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Quebec Branch Millennium Project, Part 1: Poetry U.E.

About Poetry U.E. | Sample Poems | Sample Potpourri | Ordering Information

Patriotism and Loyalty Leads Me From Sea To Sea is the name for the UELAC millennium poetry, essay, and play collection project. This project was endorsed in May, 2000, by the Dominion Council as a way of celebrating and promoting Loyalist heritage and history in the new millennium. UELAC members were asked to submit original poems, essays and plays on the subject of the United Empire Loyalists; this collection is to be published and made available for sale in a series of volumes. The first, entitled Poetry U.E., is a collection of poems. The second and third volumes, both entitled The Millennium Loyalist Essays, contain the essays submitted for the project. The fourth and final volume, The Millennium Loyalist Dramatists is the collection of plays. This millennium project is a proudly Canadian one, with contributors spanning the country, and celebrates the history of the United Empire Loyalists. Scroll down or click here for ordering information.

"Loyalists of Ancaster" by Barbara Hunt

Settlers in America, remaining loyal to Britain
Were Loyalists.
American rebels seize their lands,
Burn their homes and all possessions.

Twenty-two refugees and their families
travel the Mohawk Trail to Ancaster.
Here is home. Here is freedom.

They clear the lands, build
peace
and order.

Loyal she began,
loyal she remains
in Canada.

"The Loyalist Hymn" by Reverend Peter D. Hannen, UE

O God our help in ages past,
Our hope for years to come,
Our shelter from the stormy blast,
And our eternal home!

Today our thankful praise we bring
For all our forebears true,
Who kept their word to God and King
And fled to frontiers new.

Their shelter, hope and help you were;
Be ours, in years to come,
Till kingdoms rise and wane no more
And all in you are one.

Till then bless this, the land they found
And bless its crownèd head.
Unite us all; let love abound
In years that lie ahead.

O God our help in ages past,
Our hope for years to come,
Our shelter from the stormy blast,
And our eternal home!

The Union Flag

This flag was adopted as the flag of the United Empire Loyalists' Association of Canada at its annual meeting in 1974. It was proclaimed as the flag of the Kingdom of Great Britain by Queen Anne in 1707. This "Union Jack," as it was referred to, was in use from its Royal Proclamation in 1707 until 1801 when Ireland joined the Kingdom of Great Britain. Then, in 1801, the flag of St. Patrick (a red saltire on a white field) was added, thus creating the contemporary Union Jack, which is flown today by the United Kingdom. The union flag was the flag that the United Empire Loyalists fought under during the American Revolution.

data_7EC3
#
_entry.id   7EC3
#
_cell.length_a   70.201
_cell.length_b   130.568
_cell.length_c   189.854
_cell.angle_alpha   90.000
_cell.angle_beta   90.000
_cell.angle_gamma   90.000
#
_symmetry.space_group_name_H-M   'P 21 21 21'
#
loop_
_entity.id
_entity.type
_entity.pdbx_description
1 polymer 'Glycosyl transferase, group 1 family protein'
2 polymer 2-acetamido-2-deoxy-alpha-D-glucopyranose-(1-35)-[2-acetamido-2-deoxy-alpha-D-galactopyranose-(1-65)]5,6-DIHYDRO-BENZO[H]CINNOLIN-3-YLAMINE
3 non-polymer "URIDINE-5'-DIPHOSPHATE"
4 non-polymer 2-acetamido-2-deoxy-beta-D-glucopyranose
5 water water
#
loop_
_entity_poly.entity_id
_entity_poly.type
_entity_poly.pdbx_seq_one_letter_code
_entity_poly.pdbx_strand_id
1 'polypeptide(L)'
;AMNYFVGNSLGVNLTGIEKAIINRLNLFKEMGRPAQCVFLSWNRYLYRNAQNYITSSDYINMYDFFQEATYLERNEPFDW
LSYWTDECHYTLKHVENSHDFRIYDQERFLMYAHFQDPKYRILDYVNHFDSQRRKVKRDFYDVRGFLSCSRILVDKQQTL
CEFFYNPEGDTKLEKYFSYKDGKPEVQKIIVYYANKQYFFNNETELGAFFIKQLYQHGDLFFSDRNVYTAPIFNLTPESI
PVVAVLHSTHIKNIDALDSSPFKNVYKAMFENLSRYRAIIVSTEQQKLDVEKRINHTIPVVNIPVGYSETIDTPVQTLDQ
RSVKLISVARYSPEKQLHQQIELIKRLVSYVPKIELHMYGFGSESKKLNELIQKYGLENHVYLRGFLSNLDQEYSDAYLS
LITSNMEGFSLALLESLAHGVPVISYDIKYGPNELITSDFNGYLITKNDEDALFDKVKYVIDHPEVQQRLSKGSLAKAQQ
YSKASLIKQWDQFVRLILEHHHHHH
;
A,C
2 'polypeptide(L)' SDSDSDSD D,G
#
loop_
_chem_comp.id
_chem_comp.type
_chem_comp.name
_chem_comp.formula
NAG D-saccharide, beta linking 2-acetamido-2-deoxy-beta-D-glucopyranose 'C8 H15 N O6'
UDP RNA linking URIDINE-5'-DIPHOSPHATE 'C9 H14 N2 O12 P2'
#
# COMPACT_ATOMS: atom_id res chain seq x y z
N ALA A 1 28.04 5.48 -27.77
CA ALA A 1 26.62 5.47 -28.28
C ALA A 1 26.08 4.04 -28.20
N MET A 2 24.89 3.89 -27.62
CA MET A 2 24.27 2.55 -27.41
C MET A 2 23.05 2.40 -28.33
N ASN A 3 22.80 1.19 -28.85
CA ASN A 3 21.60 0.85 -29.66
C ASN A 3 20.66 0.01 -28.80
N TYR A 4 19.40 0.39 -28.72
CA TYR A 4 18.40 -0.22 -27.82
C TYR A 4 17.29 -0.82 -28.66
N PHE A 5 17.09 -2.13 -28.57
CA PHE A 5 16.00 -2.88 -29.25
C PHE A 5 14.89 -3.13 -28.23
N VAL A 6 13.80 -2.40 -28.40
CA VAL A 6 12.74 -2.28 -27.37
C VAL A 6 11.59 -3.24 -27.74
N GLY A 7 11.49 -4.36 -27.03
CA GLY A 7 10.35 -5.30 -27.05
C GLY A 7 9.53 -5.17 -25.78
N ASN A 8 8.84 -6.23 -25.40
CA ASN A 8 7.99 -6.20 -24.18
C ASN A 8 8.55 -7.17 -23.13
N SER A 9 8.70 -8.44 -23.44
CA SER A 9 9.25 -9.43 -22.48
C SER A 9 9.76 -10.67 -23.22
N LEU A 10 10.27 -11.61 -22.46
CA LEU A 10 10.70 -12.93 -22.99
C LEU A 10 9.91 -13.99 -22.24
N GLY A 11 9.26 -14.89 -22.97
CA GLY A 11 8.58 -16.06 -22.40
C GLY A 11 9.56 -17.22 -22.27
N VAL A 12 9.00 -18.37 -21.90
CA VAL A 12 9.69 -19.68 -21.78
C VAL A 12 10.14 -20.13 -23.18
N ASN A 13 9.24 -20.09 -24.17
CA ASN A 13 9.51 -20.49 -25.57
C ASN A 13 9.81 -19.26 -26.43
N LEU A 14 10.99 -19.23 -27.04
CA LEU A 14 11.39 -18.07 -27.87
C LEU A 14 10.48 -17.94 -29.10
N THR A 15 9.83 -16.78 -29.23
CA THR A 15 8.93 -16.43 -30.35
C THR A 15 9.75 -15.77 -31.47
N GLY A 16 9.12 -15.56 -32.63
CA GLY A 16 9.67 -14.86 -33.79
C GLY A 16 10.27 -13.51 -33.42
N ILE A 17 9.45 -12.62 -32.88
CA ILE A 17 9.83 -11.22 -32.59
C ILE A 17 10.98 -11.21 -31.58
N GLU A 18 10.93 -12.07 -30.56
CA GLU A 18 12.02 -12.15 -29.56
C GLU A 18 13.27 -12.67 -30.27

Sir John Johnson and Family

Sir John Johnson, second baronet of New York, was born on November 5, 1742, in the valley of the Mohawk River in the British colony of New York. His father was Sir William Johnson, first baronet of New York (born in Ireland c. 1715; died in New York, 1774). His mother was Catherine Weisenberg (born c. 1722 in Germany; died 1745 or 1749, depending on reference cited, in New York).

Sir John had two older sisters. The eldest was Ann Johnson, usually called Nancy (born c. 1739 in New York; died 1798 or 1801); she married Daniel Claus in 1762. They had three children: Little Nancy, who died at age five; Catherine, who died at age nine; and William. Sir John's second sister was Mary Johnson (born c. 1740 in New York; died 1775). She was usually called Polly, and married her cousin Guy Johnson in 1763. They had two children: Julia and Little Mary. The paternal parents of Ann, Mary, and Sir John were Christopher Johnson and Ann Johnson, née Warren.

On June 29, 1773, Sir John married Mary Watts (also called Polly) of New York. Her father was the Honourable John Watts, and her mother was from the well-known De Lancey family. She had a brother named Stephen. Mary and Stephen were second cousins to Philip Schuyler, who became a general in the rebel army during the American Revolution. In May, 1776, he was ordered to march upon Johnson Hall (Sir John Johnson's home in the Mohawk Valley), to take Sir John and his principal adherents dead or alive, because they remained loyal to the crown. Sir John and company managed to escape through the woods to Canada. His wife Mary and their two small children remained at Johnson Hall where they were taken prisoner by their rebel cousin and sent to Albany, New York.

During their 42-year marriage, Sir John and Lady Mary had 14 children. She predeceased him by 15 years, passing away in 1815. Upon the death of Sir John on January 4, 1830, Sir Adam Gordon, his fourth son (the eldest surviving), became the third baronet of New York. The baronetcy of New York still exists today in England.

Many of the essays in Millennium Loyalist Essayists, volumes two and three of this project, have information on Sir John Johnson and his family. The fourth volume, Millennium Loyalist Dramatists, contains a monologue by the late Phoebe Hyde, UE, entitled "Lady Polly Watts Johnson," which is entirely devoted to the Johnson family.

Poetry UE is 76 pages in length, with nine coloured pictures and six black and white ones. It is spiral bound and three-hole punched.

Each copy of Poetry UE costs $16.00 (CAN), and ships for free within Canada. To order a copy, send your payment (by money order) to:

Adrian Willison
Kensington Gardens,
41 Devon Road, Beaurepaire, QB (Canada)
H9W 4K7